This can ruin your embroidered design or worse, ruin the entire garment. You can begin and end your work in other ways, check the following tips.
With your last stitch, get your threaded needle to the back of the fabric.
- Insert the needle under the last few stitches.
- Then, clip the thread.
You may also weave through the last stitches for a more secure lock.
With your threaded needle on your last stitches. Go under the first stitch, over the second, then under the third stitch. Trim the end of the thread.
How Do You Seal The Back Of An Embroidery?
One common tool to seal the back of the embroidery is through embroidery hoops. These hoops are necessary for most needlework.
This technique is for hand embroidered projects. You need to gather all the materials you need.
- Embroidery hoops
- Backing Felt or fabric (wool or wool blend is best)
- Pair of scissors
- Needle and thread
- Fabric glue (If you want to glue the stitches at the back before covering)
- Get the backing material and place it on a flat surface. Get the inner hoop and use it as the template. Trace the hoop on the felt and cut out the traced felt or backing material.
- Set it aside for later use.
- Put your embroidered fabric on the hoops. Make sure that you secure it enough. Not too tight that stretches the stitches. Not too loose that the fabric or design sags.
- Cut around the extra fabric but leave at least 1/2 to 1 inch (1.27 to 2.54 cm.) of fabric. Make sure to plan for this before you buy your hoops. This is to ensure that you get the right size.
- Next is to thread your needle long enough to stitch around the hoop. You may use embroidery floss, regular sewing thread, or Perle cotton.
- Tie a knot in one end and sew around the edge of the extra fabric using running stitches. Your stitches must be around 1/4 inch (0.64 cm.) from the edge of the fabric.
- Once you reach the beginning of your stitches, draw the thread to pull the edges toward the center.
- Sew in one or two back stitches to secure the gathered fabric. Then, secure the stitches on the fabric by making a knot.
- Next is to get your cut felt or backing material. Put it on the back of the embroidery and sew around the edges.
- Insert the threaded needle through the gathered fabric. Start the stitch near the hoop. Put the needle down through the felt at an angle where you can catch the gathered fabric.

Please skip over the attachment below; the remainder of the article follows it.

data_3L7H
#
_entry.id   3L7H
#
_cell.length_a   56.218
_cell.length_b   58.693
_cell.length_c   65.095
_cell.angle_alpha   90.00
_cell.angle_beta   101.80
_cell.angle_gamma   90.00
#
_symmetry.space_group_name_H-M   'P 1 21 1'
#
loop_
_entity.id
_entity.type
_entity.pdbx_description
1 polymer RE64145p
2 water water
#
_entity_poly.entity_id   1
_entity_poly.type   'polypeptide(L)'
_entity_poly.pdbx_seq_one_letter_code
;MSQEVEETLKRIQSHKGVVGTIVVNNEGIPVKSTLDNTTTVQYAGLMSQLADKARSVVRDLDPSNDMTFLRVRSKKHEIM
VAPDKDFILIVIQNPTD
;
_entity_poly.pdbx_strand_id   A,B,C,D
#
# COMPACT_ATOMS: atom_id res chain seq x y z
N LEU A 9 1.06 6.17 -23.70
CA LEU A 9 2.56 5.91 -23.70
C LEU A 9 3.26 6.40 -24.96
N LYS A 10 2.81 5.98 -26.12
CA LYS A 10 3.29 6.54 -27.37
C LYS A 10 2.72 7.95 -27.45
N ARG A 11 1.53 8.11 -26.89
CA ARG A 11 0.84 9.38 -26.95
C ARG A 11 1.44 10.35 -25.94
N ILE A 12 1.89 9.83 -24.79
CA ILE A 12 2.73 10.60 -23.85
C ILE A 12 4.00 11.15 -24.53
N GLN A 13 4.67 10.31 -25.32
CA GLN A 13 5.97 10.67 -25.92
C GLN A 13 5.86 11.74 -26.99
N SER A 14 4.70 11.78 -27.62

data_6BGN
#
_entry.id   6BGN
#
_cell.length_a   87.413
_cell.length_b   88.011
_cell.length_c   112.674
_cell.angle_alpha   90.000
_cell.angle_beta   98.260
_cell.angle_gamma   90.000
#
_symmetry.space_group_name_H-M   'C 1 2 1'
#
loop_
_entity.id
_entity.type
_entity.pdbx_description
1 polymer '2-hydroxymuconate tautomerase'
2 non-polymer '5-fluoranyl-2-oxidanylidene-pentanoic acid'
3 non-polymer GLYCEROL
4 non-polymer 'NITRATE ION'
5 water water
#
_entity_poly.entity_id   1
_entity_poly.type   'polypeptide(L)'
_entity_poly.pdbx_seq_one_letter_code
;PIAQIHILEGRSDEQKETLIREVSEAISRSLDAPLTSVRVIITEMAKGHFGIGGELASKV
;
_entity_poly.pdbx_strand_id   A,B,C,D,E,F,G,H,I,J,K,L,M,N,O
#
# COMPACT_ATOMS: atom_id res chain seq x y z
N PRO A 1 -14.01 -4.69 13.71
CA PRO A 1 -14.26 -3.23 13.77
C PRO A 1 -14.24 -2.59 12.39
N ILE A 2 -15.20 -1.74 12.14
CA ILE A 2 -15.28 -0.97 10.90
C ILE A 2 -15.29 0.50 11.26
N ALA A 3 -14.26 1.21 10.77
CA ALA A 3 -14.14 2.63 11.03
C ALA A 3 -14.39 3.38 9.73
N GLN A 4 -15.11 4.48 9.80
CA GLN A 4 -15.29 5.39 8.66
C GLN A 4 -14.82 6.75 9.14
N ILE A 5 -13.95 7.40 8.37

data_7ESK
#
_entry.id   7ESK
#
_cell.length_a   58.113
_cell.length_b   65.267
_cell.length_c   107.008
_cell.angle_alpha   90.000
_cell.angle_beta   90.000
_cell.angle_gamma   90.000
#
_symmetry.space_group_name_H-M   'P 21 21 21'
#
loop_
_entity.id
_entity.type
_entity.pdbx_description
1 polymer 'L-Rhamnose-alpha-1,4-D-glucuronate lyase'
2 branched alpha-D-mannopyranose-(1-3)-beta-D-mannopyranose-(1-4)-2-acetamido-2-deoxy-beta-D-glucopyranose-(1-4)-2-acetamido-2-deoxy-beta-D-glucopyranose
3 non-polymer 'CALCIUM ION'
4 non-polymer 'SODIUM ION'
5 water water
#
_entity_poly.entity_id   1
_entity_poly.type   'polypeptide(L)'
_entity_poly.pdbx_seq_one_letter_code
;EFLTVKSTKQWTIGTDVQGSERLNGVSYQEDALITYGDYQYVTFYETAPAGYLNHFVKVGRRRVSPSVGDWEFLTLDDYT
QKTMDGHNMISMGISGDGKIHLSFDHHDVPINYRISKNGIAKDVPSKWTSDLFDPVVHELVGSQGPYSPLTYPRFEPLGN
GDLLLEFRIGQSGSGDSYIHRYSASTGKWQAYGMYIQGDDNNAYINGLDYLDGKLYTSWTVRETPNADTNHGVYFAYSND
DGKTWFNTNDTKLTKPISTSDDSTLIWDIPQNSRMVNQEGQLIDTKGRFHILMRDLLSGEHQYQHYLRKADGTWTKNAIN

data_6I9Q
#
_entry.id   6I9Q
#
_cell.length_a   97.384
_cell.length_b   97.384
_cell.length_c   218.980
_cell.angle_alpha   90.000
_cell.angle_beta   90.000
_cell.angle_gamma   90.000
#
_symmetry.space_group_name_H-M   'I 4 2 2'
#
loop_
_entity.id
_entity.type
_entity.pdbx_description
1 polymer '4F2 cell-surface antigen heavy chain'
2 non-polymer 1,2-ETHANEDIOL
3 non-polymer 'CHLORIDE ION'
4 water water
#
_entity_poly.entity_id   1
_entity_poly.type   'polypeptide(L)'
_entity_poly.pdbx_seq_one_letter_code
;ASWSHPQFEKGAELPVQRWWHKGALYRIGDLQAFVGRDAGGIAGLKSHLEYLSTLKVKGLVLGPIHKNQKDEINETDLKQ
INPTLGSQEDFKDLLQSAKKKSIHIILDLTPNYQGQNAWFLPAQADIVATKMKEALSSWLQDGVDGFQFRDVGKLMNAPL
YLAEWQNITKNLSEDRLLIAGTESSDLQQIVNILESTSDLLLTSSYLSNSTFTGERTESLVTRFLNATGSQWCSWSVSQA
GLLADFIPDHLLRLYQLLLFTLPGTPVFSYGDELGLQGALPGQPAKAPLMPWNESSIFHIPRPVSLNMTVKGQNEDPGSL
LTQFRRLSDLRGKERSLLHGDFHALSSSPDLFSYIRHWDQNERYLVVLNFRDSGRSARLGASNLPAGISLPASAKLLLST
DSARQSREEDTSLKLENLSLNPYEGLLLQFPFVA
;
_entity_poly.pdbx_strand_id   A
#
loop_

- Continue this sewing style all around the hoop. Once completed, secure the end with a knot. Try to hide the knot under the felt or backing material.
It’s done, your embroidery is all set.
How Do I Embroider My Back To Look Good?
To make sure that your embroidery will have a neat back, start your stitches with a temporary knot. This knot will serve as the lock so as not to pull the thread as you stitch.
The knots at the back of your embroidery are what makes it look like haywire. To lessen these annoying knots and bumps, here are two ways to make temporary knots.
- Away Knot
- Waste Knot
Both types begin with a knot at the end of the embroidery thread. An away knot is common to all embroidery stitches. Meanwhile, a waste knot is best for a stitch that you can cover the thread tail as you stitch. The satin stitch and cross stitch are examples of waste knots. These stitches cover the tail of the knots on the reverse side of the work.
- Away Knot
You begin your stitches 3 to 5 inches (7.62 to 12.7 cm.) away from the spot where your embroidery will start. Hence, the term “away” for this method. You clip the knot once you finish the embroidery work.
Using the tail of your thread, weave it into the stitches on the reverse side of your fabric. This is like how you end your stitches without making a knot.
If you are using expensive threads, this may not be a frugal option since you will be wasting a few inches of thread.
As you stitch, be careful not to hit or cross these weaved threads
- Waste Knot
You make a waste knot on the surface of the fabric. You draw out the tail of the thread on the reverse side of the fabric. As you stitch towards the knot, you will cover and lock the tail of the knot to secure it. Once you lock it, trim the knot away.
There is nothing wrong with having knots at the back of your embroidery. But if you want to have a neat finish, these temporary knots work wonders.
What Can I Use Instead Of Fabric Stabilizer?
Using fabric stabilizer is important for machine embroidery. It supports the fabric from wrinkling or puckering as the needle punches on it. The choice of your stabilizer is crucial as it has a significant effect on your project.
In case you do not have the standard fabric stabilizer, you may use any of the following:
- Plain Calico fabric
- Coffee filter
- Baking paper
- Wax paper
You may also use interfacing fabrics instead of a stabilizer such as:
- Cotton fabric
- Sweatshirt materials
How Do You Cover Embroidery For Itching?
You cover the itchy texture of your embroidery using a backing fabric. This fabric is thin, soft, and fusible. You can buy this backing material in most textile stores. You only have to make sure that you buy the color that is the same as the fabric you use for your embroidery.
It is easy to use. Once you have your backing fabric.
- Cut a piece that is a little bigger than your embroidery design. The soft side should be facing up and the rough side should be facing the stitches.
- Then, plug-in your steamer and set it to medium heat.
- Press the backing fabric that is on top of the embroidery. Make sure you press all the sides and edges of the backing material. This may take you 5 to 10 minutes.
- Check if the backing fabric has adhered to the embroidered fabric. If it does not peel off then it is good to go.
Embroidery makes great embellishment to clothes and anything made of fabric. These embellishments need extra care and handling to make sure they last for years. The simplest way to care for these garments is to wash them by hand using a mild detergent solution.
Keep in mind not to squeeze or wring your embroidered garments. You may opt to hang them dry or lay them flat on a mesh dryer. If you cannot avoid pressing your embroidered clothes, do it on the reverse side of the garment.
These embroidered may be a handful to care for, but it is all worth it. Besides, these embroidered clothes are not cheap, and so they deserve much care.